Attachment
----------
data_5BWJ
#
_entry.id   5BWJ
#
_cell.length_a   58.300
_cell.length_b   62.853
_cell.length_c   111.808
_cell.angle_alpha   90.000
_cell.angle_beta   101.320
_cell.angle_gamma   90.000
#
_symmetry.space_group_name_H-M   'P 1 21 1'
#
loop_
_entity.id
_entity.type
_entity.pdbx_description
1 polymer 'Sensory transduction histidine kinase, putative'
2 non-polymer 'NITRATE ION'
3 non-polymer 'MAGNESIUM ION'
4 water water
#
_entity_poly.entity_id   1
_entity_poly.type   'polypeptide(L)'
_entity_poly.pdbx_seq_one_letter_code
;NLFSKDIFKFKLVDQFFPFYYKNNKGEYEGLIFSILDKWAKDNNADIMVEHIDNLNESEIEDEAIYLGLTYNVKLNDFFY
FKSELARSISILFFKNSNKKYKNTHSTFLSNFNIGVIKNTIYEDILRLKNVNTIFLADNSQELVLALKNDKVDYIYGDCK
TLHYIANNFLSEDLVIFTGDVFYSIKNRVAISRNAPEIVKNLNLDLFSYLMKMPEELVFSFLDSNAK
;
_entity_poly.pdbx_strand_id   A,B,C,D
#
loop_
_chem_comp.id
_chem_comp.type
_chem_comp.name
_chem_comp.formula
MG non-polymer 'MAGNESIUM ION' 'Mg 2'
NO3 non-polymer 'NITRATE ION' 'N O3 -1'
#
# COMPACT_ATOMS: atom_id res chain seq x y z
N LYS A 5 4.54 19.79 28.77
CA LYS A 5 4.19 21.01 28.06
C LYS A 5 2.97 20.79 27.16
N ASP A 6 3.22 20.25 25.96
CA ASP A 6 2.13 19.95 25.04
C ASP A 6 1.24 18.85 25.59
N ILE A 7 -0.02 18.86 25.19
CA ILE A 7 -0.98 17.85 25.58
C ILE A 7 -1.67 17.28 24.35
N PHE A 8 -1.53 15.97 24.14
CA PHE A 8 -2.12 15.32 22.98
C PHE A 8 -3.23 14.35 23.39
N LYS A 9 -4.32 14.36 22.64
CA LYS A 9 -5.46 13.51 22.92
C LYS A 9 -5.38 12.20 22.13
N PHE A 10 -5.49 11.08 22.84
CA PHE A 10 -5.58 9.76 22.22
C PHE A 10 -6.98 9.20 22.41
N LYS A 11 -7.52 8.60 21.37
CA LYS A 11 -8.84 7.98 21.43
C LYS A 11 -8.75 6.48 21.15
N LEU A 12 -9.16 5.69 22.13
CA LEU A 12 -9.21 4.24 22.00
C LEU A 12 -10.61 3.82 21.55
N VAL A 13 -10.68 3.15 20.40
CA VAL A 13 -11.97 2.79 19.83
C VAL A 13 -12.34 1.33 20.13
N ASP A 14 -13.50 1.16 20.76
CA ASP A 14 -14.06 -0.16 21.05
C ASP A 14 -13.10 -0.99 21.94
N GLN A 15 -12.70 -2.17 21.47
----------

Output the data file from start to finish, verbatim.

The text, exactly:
data_5BWJ
#
_entry.id   5BWJ
#
_cell.length_a   58.300
_cell.length_b   62.853
_cell.length_c   111.808
_cell.angle_alpha   90.000
_cell.angle_beta   101.320
_cell.angle_gamma   90.000
#
_symmetry.space_group_name_H-M   'P 1 21 1'
#
loop_
_entity.id
_entity.type
_entity.pdbx_description
1 polymer 'Sensory transduction histidine kinase, putative'
2 non-polymer 'NITRATE ION'
3 non-polymer 'MAGNESIUM ION'
4 water water
#
_entity_poly.entity_id   1
_entity_poly.type   'polypeptide(L)'
_entity_poly.pdbx_seq_one_letter_code
;NLFSKDIFKFKLVDQFFPFYYKNNKGEYEGLIFSILDKWAKDNNADIMVEHIDNLNESEIEDEAIYLGLTYNVKLNDFFY
FKSELARSISILFFKNSNKKYKNTHSTFLSNFNIGVIKNTIYEDILRLKNVNTIFLADNSQELVLALKNDKVDYIYGDCK
TLHYIANNFLSEDLVIFTGDVFYSIKNRVAISRNAPEIVKNLNLDLFSYLMKMPEELVFSFLDSNAK
;
_entity_poly.pdbx_strand_id   A,B,C,D
#
loop_
_chem_comp.id
_chem_comp.type
_chem_comp.name
_chem_comp.formula
MG non-polymer 'MAGNESIUM ION' 'Mg 2'
NO3 non-polymer 'NITRATE ION' 'N O3 -1'
#
# COMPACT_ATOMS: atom_id res chain seq x y z
N LYS A 5 4.54 19.79 28.77
CA LYS A 5 4.19 21.01 28.06
C LYS A 5 2.97 20.79 27.16
N ASP A 6 3.22 20.25 25.96
CA ASP A 6 2.13 19.95 25.04
C ASP A 6 1.24 18.85 25.59
N ILE A 7 -0.02 18.86 25.19
CA ILE A 7 -0.98 17.85 25.58
C ILE A 7 -1.67 17.28 24.35
N PHE A 8 -1.53 15.97 24.14
CA PHE A 8 -2.12 15.32 22.98
C PHE A 8 -3.23 14.35 23.39
N LYS A 9 -4.32 14.36 22.64
CA LYS A 9 -5.46 13.51 22.92
C LYS A 9 -5.38 12.20 22.13
N PHE A 10 -5.49 11.08 22.84
CA PHE A 10 -5.58 9.76 22.22
C PHE A 10 -6.98 9.20 22.41
N LYS A 11 -7.52 8.60 21.37
CA LYS A 11 -8.84 7.98 21.43
C LYS A 11 -8.75 6.48 21.15
N LEU A 12 -9.16 5.69 22.13
CA LEU A 12 -9.21 4.24 22.00
C LEU A 12 -10.61 3.82 21.55
N VAL A 13 -10.68 3.15 20.40
CA VAL A 13 -11.97 2.79 19.83
C VAL A 13 -12.34 1.33 20.13
N ASP A 14 -13.50 1.16 20.76
CA ASP A 14 -14.06 -0.16 21.05
C ASP A 14 -13.10 -0.99 21.94
N GLN A 15 -12.70 -2.17 21.47